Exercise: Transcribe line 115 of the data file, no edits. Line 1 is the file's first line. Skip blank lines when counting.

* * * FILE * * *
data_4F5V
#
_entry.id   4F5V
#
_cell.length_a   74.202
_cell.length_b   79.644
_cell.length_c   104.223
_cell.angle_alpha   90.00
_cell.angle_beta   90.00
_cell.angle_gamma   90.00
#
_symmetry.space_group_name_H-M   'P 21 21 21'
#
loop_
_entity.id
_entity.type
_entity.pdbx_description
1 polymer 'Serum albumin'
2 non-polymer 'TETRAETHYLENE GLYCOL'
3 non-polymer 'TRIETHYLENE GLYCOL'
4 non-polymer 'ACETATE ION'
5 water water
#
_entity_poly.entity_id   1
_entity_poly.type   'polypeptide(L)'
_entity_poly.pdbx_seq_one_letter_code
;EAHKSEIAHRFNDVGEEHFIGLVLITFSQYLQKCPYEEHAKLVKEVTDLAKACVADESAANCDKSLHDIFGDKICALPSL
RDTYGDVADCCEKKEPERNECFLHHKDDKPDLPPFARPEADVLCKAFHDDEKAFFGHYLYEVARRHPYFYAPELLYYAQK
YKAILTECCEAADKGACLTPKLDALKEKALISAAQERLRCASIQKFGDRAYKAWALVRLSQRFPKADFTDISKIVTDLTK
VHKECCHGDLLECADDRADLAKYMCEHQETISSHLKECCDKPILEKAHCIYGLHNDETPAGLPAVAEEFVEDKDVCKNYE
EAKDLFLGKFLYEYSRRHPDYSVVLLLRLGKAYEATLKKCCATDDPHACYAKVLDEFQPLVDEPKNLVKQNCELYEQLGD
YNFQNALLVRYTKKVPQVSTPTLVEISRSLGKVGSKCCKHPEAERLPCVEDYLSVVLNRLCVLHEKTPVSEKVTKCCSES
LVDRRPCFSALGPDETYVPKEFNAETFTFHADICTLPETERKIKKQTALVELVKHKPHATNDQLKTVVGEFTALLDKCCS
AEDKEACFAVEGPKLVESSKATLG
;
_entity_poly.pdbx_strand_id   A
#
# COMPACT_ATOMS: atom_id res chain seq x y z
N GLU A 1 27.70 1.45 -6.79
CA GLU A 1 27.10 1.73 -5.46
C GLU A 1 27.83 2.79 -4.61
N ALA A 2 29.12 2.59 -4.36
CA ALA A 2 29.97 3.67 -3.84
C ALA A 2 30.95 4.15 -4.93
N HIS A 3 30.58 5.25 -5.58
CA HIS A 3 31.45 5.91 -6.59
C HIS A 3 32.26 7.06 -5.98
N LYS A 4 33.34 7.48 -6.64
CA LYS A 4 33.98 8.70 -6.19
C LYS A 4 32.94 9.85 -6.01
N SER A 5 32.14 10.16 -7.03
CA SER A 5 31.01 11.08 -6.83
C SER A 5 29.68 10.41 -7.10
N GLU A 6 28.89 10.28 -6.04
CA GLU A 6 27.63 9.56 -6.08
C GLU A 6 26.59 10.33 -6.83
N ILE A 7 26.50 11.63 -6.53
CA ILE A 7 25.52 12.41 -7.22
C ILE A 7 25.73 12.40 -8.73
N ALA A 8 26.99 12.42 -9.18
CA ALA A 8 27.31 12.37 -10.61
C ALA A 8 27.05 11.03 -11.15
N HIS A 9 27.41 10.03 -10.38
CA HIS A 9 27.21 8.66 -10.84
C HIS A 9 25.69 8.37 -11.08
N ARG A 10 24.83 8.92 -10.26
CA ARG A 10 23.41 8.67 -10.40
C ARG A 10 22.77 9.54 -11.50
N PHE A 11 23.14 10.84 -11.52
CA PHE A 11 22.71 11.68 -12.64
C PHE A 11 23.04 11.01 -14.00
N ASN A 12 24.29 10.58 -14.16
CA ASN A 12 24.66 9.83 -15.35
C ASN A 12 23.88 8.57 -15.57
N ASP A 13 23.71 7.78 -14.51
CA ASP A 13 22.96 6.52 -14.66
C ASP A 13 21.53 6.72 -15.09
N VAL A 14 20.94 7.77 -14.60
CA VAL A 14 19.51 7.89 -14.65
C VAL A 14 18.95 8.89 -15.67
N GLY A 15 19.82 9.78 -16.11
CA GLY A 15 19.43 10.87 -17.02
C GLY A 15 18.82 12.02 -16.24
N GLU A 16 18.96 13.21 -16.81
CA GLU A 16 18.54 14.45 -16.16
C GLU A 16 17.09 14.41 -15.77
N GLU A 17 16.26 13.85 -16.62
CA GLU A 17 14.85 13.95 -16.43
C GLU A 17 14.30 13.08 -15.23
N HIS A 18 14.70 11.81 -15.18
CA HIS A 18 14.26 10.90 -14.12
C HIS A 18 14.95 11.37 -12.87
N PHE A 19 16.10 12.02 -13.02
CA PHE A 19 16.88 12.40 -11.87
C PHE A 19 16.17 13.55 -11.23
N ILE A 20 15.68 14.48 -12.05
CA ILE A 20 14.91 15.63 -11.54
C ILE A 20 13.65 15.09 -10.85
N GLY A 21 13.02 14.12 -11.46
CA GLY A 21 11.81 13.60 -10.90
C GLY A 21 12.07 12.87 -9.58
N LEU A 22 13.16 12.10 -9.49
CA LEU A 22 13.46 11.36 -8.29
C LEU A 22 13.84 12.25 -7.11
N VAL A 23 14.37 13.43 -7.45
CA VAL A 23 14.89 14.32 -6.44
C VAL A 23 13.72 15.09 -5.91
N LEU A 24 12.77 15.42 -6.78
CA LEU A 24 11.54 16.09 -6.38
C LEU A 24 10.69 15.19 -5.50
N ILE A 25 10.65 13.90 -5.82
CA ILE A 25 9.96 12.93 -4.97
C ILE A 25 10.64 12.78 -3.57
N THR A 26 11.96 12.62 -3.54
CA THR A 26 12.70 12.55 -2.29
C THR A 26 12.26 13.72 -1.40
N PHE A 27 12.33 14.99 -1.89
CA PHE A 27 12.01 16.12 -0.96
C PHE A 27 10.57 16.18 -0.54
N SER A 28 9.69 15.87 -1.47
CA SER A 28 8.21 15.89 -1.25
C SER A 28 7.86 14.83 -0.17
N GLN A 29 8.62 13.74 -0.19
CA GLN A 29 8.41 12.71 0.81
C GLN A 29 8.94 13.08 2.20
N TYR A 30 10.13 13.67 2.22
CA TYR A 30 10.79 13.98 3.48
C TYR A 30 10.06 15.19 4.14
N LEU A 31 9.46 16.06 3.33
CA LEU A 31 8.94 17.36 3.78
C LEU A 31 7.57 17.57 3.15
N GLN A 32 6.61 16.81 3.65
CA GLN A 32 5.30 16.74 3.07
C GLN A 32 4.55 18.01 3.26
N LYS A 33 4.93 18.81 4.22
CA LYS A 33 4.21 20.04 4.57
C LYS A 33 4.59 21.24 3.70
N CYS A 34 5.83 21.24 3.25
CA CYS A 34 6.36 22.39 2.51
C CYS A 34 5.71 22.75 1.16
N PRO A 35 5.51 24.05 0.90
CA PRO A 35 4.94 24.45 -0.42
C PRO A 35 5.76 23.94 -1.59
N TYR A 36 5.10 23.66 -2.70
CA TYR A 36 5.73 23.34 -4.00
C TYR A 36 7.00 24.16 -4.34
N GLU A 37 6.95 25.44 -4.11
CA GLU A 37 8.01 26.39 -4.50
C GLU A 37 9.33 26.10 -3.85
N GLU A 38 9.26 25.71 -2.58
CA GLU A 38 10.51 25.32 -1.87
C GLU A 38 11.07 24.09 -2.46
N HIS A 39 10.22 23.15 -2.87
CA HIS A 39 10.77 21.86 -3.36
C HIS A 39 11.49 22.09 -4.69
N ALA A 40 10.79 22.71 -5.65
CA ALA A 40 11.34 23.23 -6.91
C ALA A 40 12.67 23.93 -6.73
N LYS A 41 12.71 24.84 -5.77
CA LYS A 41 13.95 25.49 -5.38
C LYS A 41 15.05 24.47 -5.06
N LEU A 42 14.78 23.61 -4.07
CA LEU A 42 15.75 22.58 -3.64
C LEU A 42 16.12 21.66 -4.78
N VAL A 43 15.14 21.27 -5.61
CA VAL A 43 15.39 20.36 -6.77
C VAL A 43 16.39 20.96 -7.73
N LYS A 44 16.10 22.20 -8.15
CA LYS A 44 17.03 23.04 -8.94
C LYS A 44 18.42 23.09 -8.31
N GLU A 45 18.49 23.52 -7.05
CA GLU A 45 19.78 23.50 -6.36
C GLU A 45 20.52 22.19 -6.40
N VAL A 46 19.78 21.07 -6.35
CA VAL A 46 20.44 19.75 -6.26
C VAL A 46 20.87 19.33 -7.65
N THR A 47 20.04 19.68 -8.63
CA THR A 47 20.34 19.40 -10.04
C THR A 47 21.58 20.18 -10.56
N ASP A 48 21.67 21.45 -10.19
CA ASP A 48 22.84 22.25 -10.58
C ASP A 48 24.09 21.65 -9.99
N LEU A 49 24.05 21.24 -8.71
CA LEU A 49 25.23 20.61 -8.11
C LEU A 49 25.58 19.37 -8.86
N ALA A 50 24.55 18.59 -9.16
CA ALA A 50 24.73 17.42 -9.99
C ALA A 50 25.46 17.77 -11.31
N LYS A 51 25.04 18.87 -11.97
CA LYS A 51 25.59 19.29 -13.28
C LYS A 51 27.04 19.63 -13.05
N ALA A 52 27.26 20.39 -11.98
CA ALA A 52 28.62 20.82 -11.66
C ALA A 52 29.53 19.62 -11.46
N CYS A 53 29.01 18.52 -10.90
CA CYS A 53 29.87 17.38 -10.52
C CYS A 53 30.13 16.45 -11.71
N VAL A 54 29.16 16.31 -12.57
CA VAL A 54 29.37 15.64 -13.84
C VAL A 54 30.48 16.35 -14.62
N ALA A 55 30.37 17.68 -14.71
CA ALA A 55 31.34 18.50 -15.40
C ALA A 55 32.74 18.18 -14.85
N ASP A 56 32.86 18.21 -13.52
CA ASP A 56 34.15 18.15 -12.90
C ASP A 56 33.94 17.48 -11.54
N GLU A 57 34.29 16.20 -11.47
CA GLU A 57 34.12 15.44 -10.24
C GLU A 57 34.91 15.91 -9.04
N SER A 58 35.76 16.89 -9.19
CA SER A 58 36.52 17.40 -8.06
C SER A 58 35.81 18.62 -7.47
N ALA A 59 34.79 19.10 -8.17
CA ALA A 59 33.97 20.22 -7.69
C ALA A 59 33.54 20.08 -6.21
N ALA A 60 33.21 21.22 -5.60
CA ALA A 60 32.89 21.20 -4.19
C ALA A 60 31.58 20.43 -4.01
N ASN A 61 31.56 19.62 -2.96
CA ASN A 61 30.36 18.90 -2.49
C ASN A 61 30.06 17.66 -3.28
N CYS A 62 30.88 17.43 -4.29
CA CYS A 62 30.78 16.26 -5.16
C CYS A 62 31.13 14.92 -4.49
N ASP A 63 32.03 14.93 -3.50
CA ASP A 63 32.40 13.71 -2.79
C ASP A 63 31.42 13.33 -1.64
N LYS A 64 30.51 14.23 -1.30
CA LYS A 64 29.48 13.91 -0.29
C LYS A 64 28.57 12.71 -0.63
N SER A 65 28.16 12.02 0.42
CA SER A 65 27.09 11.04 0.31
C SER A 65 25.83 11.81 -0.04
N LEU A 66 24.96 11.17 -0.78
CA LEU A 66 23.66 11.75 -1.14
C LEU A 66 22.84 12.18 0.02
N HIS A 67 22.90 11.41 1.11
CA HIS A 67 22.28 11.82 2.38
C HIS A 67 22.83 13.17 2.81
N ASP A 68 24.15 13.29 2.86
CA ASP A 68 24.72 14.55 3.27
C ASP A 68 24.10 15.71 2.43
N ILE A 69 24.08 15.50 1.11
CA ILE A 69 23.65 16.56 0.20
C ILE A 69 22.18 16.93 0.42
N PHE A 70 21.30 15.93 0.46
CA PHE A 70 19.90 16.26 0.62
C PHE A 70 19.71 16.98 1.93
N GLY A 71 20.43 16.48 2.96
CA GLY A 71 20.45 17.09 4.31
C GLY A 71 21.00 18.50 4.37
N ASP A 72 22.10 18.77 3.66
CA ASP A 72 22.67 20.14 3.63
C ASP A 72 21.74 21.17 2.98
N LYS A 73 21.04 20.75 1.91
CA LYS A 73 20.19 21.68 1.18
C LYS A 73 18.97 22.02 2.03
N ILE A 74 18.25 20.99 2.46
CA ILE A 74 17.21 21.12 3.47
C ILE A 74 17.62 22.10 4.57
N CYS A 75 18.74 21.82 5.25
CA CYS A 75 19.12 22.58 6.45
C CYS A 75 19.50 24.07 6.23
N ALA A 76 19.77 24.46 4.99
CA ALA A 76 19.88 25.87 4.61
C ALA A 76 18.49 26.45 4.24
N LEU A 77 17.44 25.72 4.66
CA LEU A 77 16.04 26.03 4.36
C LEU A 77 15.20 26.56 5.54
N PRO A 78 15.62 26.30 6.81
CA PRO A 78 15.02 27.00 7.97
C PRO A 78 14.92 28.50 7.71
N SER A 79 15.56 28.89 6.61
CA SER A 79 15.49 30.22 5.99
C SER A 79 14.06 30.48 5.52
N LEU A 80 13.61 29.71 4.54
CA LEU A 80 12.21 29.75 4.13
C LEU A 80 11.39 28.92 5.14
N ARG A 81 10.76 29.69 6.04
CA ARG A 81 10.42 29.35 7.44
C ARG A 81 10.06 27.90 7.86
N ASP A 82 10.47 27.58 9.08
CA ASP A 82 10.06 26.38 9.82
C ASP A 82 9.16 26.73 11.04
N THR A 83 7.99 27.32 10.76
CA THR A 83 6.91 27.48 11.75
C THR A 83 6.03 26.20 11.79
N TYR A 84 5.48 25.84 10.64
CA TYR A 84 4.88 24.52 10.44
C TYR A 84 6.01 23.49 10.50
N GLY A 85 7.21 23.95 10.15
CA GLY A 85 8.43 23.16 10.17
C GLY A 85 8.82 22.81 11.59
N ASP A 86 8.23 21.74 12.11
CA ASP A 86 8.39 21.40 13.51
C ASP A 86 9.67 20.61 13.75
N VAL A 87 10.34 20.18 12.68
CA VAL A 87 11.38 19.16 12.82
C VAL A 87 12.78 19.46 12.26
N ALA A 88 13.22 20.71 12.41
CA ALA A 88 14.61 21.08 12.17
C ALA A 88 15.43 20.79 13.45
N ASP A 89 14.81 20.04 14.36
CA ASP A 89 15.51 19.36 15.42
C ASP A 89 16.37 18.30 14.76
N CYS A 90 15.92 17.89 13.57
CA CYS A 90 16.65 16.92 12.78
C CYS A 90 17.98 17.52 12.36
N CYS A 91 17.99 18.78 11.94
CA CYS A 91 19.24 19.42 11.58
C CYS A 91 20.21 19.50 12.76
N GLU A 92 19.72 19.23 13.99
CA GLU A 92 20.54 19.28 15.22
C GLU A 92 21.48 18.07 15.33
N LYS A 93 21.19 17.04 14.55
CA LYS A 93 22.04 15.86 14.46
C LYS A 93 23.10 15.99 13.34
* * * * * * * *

CA THR A 26 12.70 12.55 -2.29